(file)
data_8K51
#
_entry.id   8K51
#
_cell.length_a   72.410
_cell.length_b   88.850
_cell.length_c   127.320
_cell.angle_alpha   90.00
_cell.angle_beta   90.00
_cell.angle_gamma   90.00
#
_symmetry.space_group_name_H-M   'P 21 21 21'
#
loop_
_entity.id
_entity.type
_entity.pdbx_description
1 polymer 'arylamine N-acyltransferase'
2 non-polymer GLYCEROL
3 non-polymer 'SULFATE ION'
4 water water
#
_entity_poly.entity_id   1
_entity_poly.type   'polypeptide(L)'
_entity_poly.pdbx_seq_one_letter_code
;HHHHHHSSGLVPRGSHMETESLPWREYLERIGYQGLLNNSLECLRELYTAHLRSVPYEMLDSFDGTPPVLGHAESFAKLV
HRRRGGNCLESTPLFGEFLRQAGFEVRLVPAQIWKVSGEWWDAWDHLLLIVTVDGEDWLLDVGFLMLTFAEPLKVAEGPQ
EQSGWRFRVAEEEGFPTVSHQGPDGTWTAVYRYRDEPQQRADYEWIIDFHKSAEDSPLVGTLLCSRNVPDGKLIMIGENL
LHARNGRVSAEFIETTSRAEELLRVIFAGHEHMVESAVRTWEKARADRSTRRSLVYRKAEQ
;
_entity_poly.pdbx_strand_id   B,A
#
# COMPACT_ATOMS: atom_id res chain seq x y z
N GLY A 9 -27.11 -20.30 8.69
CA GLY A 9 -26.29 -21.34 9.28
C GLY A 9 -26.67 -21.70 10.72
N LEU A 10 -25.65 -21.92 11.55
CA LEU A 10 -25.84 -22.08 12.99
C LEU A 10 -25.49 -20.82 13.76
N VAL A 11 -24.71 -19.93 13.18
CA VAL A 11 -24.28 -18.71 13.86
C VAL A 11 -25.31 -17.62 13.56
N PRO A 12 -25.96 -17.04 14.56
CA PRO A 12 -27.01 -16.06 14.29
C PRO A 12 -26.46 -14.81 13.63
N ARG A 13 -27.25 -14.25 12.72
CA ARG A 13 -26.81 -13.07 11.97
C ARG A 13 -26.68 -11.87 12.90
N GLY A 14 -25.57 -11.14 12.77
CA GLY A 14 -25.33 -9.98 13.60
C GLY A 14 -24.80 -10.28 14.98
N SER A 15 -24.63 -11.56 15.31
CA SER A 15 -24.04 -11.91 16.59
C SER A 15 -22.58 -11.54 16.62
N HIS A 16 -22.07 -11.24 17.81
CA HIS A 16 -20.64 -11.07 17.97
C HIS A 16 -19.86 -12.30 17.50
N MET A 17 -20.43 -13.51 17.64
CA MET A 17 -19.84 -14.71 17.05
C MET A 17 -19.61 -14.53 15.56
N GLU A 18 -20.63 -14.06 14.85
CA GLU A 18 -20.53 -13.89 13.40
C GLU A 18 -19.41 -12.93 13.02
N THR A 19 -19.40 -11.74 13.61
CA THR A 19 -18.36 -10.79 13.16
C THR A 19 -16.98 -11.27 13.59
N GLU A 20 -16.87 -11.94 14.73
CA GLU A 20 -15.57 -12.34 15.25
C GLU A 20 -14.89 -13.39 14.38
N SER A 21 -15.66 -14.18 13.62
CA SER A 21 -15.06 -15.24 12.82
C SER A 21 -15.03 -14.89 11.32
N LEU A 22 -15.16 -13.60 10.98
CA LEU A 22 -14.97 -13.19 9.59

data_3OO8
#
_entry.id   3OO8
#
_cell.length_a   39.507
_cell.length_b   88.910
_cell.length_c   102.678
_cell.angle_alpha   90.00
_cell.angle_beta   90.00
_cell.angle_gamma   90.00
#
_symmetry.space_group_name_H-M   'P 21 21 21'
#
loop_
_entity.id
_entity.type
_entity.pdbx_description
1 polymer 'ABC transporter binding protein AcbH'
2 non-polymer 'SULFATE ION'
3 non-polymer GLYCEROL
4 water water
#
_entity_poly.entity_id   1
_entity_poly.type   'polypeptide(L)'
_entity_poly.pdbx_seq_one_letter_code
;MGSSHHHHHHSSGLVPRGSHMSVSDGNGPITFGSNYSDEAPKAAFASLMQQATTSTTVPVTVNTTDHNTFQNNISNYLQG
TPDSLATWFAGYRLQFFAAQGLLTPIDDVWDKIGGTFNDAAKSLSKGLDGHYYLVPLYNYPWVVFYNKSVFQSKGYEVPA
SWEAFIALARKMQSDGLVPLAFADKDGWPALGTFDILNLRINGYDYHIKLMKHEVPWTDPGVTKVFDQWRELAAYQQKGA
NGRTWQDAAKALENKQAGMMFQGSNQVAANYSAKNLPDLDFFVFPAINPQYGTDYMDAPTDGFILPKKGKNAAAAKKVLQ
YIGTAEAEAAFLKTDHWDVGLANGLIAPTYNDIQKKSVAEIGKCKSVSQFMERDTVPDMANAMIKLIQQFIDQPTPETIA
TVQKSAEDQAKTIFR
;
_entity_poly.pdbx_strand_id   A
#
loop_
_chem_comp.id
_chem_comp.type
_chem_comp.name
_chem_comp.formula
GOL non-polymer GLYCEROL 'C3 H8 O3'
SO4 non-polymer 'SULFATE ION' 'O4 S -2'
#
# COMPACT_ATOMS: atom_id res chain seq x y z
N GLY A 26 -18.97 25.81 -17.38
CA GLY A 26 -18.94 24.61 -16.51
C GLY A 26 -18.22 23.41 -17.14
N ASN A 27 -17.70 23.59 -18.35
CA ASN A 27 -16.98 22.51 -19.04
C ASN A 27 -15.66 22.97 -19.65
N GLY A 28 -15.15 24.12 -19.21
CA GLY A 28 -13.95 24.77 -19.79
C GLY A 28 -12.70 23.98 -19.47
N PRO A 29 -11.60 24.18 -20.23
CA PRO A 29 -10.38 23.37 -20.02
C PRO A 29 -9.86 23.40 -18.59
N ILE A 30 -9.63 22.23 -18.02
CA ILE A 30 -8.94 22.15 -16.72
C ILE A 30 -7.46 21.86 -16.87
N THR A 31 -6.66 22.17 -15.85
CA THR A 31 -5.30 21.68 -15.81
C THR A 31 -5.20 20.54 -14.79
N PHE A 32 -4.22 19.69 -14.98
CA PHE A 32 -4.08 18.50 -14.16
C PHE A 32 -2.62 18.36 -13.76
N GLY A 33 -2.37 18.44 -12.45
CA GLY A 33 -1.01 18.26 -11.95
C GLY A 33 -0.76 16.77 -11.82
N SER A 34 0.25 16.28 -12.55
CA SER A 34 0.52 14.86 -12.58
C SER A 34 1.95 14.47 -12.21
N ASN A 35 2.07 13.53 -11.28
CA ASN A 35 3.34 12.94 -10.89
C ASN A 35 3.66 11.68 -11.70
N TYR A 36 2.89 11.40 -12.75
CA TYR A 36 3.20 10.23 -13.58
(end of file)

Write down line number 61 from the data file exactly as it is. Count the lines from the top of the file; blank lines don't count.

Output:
N GLU A 18 -20.63 -14.06 14.85